7. I would like now to turn to the second question: What can the IMF offer to assist countries in their capacity-building endeavors. First, I would like to stress that our philosophy is to provide capacity-building assistance to develop the needed domestic stock of know-how, and not to substitute for the lack of local expertise. This is very important—we are breaking away from any residue of gap-filling technical assistance, as the latter has proved insufficient for the longer term, and may have created perverse incentives for both recipients and providers of technical assistance. We are convinced that there is a critical role for the IMF to play in developing such know-how and in supporting knowledge networking in areas where we have comparative advantages: the design of macroeconomic policies, financial sector development and strengthening, fiscal revenue policy and administration, expenditure management, public debt management, and macroeconomic statistics.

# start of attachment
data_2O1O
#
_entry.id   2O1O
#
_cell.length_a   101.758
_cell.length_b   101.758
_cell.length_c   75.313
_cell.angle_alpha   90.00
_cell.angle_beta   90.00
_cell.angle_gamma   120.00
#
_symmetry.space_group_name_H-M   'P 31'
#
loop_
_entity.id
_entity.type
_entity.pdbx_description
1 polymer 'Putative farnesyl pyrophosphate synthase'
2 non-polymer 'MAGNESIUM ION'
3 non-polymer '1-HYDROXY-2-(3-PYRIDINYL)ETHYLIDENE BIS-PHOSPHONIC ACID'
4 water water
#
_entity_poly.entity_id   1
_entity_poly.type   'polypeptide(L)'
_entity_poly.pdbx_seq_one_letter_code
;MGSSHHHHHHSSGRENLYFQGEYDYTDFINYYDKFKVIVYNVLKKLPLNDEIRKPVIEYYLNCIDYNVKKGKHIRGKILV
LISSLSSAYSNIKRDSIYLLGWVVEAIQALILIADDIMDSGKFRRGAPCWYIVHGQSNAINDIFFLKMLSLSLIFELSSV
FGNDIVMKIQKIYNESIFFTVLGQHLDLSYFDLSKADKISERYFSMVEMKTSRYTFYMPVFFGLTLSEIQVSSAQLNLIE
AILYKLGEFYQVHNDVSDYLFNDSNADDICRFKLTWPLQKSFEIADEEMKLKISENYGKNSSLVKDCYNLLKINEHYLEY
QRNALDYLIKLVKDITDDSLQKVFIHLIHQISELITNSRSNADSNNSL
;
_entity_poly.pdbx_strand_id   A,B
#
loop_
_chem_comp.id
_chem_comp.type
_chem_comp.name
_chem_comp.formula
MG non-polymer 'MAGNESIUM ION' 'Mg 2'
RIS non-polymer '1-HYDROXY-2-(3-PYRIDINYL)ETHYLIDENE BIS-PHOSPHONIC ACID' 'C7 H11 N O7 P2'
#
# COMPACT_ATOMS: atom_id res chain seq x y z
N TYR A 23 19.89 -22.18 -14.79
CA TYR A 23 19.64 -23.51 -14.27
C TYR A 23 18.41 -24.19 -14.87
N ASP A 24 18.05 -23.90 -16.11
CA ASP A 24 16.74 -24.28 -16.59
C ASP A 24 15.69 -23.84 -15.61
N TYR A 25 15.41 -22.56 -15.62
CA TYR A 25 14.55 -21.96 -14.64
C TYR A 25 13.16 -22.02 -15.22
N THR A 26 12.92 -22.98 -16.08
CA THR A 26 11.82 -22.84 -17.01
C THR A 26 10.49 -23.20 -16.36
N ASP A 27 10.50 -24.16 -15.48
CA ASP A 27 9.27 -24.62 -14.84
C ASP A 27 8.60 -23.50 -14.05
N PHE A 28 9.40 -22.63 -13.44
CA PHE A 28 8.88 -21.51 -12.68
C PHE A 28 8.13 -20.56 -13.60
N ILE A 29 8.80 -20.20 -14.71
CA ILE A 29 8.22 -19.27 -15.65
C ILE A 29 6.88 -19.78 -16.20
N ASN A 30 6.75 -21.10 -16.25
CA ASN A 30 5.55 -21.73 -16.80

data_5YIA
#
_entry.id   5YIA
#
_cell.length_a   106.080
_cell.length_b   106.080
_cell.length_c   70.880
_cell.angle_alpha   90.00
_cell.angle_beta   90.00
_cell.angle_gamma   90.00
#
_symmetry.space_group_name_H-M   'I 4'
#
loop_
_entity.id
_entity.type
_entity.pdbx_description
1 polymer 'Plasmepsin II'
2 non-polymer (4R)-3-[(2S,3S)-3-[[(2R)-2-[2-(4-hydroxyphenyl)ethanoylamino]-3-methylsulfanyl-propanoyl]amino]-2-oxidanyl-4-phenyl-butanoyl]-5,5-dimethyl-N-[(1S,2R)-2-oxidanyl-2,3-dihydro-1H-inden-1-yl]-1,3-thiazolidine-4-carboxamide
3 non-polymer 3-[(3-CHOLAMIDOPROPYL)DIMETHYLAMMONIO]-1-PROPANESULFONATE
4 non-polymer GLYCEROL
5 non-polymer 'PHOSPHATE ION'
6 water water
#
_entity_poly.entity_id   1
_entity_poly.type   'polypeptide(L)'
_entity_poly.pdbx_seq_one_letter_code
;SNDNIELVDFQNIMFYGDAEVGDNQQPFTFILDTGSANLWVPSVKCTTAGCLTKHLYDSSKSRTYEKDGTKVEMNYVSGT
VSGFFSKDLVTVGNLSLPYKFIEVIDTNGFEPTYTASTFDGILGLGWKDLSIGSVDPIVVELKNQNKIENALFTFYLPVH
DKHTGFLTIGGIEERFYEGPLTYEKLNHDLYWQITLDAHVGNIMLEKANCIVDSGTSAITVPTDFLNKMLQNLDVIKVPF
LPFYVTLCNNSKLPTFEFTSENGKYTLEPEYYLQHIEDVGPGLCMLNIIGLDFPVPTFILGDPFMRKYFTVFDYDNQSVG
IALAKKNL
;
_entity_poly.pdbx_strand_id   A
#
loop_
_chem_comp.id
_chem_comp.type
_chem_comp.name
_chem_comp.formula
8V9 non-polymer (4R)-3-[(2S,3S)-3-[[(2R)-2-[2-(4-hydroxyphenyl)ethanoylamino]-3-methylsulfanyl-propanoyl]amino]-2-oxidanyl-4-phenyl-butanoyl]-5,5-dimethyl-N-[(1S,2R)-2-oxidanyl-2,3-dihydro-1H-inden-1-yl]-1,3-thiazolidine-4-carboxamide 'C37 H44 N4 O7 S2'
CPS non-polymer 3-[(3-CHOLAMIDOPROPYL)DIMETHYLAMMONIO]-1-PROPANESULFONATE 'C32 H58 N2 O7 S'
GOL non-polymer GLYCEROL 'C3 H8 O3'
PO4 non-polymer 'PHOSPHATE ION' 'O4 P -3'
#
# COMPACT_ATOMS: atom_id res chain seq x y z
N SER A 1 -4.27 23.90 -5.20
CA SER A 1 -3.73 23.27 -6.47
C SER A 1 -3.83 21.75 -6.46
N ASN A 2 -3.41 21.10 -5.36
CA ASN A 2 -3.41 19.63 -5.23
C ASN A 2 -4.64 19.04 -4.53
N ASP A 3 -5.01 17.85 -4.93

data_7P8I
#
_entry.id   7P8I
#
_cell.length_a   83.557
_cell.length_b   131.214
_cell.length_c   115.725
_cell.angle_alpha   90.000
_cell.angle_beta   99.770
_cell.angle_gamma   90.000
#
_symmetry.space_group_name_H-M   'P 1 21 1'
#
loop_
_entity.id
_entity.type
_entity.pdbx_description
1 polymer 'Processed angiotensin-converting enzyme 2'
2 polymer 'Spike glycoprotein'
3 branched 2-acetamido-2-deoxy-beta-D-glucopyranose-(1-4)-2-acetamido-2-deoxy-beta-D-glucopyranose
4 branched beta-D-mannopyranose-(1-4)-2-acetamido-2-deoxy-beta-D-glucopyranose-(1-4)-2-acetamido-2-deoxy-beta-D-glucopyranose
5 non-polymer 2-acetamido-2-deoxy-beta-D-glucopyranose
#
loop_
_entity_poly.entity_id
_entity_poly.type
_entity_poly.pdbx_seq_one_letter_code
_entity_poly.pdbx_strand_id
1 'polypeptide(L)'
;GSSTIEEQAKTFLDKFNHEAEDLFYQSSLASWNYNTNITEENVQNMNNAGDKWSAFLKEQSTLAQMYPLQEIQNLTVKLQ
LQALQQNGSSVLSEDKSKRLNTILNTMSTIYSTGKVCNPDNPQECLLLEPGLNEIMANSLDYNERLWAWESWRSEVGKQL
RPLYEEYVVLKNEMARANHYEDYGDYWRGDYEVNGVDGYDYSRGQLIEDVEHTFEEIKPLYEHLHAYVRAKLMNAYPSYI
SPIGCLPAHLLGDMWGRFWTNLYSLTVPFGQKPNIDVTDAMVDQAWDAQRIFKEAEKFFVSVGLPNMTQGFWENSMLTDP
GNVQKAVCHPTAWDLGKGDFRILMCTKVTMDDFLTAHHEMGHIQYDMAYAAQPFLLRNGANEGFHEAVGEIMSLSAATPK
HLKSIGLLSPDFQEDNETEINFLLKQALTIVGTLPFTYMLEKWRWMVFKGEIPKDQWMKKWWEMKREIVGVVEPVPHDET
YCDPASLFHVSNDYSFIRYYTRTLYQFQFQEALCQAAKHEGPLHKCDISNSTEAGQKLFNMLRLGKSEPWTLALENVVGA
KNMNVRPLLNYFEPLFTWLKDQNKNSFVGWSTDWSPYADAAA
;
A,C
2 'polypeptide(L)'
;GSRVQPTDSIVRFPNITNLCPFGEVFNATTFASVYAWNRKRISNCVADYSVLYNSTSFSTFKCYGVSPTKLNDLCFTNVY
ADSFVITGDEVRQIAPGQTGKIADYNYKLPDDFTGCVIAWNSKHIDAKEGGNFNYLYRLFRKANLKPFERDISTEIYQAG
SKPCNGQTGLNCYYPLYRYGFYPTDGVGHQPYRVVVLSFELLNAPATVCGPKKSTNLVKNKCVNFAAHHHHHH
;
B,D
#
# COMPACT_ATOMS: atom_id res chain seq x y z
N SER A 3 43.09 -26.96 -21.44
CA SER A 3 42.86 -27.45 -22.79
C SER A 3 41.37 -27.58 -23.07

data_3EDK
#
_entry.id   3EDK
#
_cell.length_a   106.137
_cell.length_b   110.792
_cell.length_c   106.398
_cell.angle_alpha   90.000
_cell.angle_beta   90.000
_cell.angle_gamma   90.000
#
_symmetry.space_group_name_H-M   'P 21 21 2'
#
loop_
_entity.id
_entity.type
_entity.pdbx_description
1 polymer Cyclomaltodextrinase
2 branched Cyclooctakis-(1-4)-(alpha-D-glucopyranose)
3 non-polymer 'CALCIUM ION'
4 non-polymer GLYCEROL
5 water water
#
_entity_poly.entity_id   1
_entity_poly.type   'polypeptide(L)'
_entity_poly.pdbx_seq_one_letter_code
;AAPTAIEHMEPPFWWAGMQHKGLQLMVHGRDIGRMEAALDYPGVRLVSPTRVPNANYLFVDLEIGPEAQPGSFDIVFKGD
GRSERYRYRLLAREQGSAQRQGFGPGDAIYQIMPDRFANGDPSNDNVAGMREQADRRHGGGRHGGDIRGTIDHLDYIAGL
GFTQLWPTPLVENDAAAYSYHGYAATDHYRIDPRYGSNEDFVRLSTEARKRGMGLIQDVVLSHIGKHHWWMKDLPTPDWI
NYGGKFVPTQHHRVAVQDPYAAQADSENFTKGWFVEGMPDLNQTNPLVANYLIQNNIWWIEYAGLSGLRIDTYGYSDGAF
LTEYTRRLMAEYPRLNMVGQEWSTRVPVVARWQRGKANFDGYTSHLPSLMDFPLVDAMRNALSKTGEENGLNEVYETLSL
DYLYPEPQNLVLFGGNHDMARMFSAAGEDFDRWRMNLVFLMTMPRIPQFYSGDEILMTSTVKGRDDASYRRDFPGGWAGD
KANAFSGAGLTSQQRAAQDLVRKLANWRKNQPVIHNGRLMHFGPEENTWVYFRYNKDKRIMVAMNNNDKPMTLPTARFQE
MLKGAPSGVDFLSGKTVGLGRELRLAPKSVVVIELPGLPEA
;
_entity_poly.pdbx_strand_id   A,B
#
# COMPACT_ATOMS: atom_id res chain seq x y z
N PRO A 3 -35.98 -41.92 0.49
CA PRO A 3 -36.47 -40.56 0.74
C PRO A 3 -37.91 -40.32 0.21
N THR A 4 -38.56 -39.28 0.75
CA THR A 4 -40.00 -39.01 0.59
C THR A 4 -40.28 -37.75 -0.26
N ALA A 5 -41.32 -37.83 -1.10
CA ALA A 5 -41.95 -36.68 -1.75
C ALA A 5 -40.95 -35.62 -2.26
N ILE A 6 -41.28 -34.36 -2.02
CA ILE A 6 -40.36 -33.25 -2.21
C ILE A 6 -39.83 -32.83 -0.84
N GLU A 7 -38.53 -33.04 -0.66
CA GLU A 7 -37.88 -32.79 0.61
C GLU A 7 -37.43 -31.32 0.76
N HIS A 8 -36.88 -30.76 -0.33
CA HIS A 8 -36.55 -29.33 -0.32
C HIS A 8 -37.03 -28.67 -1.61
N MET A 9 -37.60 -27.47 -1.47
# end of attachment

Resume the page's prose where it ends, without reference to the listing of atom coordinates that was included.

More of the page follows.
8. The IMF's capacity-building initiative consists of two main elements: first, we are increasing our support for, and are deepening our collaboration and coordination with, already existing capacity building institutions and activities in Africa; and second, we are setting up regional capacity-building centers, the AFRITACs. Let me first speak about our deepening collaboration with existing capacity-building activities. As part of this initiative, we have joined the World Bank's Partnership for Capacity Building in Africa (PACT) and its Africa-led implementing agency, the African Capacity Building Foundation (ACBF). It was my distinct honor to sign the Memorandum of Understanding with Dr. Sako, the ACBF's Executive Secretary last month in Washington, in the presence of Dr. Botchwey, Chairman of the ACBF. We are also strengthening our support for NEPAD; in fact we consider this initiative to be a major component of our support for the capacity-building and good economic governance program of NEPAD.